Were it not for the fact that Alrosa dropped out of the top 50 after its valuation slid to US$8.2 billion, Russia’s combined representation in the ranking would’ve decreased by only 12%.
Norilsk is placed outside the top 10 for the first time, but that is more of a function of soaring valuations among its peers – the nickel, palladium and copper producer only fell 16% in USD terms since the start of the year.
The dollar market cap of Polyus has in fact climbed in 2022 – no doubt boosted by its significance as rouble hedge on the MCX.
The Big 3 – BHP, Rio Tinto and Vale – dragged down the index last year, losing a combined US$56 billion due to a pullback in iron ore prices and a cooling copper market in the latter part of 2021.
But the first three months of 2022 saw combined gains just shy of US$100 billion for the US$100 billion market cap club.
BHP peaked at a valuation of US$206 billion mid-2021 and for a time was worth more than the oil major Shell, making it the most valuable stock on the LSE and marking a symbolic shift in the global resources sector. On the ASX, the world’s number one miner is closing in on all-time highs after dropping its dual listing structure.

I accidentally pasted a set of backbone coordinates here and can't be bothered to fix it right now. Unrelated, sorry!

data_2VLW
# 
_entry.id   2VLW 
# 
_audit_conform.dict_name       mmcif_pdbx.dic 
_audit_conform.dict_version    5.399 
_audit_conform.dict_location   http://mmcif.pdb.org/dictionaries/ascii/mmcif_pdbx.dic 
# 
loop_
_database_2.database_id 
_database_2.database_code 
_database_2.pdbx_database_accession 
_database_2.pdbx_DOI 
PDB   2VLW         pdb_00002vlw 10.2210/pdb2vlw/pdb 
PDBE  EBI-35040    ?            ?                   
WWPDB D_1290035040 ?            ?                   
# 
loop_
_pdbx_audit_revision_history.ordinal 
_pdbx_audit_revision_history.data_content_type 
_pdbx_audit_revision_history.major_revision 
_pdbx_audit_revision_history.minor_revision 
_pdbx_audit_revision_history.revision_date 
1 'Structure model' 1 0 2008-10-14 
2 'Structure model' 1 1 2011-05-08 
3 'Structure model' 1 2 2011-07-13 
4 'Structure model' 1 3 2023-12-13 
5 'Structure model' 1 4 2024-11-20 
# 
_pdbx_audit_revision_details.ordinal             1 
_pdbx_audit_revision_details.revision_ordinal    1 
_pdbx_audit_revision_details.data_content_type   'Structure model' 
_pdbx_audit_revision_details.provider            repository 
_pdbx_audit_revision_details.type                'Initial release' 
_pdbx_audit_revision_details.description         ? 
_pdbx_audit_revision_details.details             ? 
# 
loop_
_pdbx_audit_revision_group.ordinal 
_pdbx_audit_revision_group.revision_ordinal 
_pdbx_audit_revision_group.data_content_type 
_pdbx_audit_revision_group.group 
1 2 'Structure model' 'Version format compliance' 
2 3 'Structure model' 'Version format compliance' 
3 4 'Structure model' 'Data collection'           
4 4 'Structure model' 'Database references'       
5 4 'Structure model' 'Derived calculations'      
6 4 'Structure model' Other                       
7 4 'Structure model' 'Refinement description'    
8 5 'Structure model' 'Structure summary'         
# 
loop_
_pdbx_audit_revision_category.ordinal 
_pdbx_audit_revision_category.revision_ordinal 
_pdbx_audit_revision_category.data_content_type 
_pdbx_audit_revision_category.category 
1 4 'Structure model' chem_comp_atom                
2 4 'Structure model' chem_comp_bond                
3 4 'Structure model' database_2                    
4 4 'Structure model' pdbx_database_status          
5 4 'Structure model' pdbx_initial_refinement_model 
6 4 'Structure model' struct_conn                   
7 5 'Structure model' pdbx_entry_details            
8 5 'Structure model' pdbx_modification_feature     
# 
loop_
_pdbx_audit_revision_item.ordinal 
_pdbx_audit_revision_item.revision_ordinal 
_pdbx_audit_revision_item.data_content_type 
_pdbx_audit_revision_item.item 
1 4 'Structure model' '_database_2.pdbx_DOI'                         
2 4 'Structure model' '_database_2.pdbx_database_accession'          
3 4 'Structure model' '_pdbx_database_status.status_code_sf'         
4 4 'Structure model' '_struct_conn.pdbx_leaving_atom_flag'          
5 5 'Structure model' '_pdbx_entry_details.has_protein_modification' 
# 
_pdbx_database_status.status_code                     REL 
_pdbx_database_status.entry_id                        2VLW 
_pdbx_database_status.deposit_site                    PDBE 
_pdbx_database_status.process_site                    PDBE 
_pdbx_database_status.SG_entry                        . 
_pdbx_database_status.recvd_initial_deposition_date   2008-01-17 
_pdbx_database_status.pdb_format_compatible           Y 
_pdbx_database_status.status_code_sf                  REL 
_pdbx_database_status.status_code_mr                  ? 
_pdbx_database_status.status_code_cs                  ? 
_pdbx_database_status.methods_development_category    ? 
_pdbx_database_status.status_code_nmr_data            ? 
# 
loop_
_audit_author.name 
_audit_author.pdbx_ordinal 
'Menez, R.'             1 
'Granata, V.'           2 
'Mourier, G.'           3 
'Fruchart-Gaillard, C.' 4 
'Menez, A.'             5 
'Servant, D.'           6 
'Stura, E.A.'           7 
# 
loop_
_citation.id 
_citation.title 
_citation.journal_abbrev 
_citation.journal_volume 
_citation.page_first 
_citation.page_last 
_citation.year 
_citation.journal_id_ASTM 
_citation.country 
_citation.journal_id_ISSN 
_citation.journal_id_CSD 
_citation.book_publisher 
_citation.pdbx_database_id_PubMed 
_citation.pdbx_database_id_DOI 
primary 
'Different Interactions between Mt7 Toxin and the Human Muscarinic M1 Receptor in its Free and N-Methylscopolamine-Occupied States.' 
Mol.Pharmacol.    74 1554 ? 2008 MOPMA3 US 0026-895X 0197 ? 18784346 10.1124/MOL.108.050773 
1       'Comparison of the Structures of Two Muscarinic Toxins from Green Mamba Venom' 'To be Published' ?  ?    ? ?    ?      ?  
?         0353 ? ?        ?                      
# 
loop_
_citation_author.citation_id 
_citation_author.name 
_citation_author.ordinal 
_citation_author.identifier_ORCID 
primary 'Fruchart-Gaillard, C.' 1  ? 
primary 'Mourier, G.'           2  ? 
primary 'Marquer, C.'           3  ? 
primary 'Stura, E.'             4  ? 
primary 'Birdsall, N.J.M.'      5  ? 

Rio Tinto’s USD market cap has grown 22% year to date, rebuilding after the reputational damage it suffered last year while Vale has come roaring back in 2022 topping US$100 billion again after a 46% gain in US dollar terms on the Bovespa.
After spending time outside the top 10 not that long ago, Glencore’s been thoroughly rerated and this week regained its 2011 IPO price in London for the first time. Unlike its peers, Glencore has not abandoned coal mining amid a spike in prices, and its trading arm is benefiting from sky high prices for energy.
At the same time Anglo American, which six short years was in danger of suffocating under a pile of debt, is trading at all-time highs. In January 2016 the market value of the company with a history going back more than a hundred years on the South African gold and diamond fields, fell to below US$5 billion. Now it’s above US$70 billion.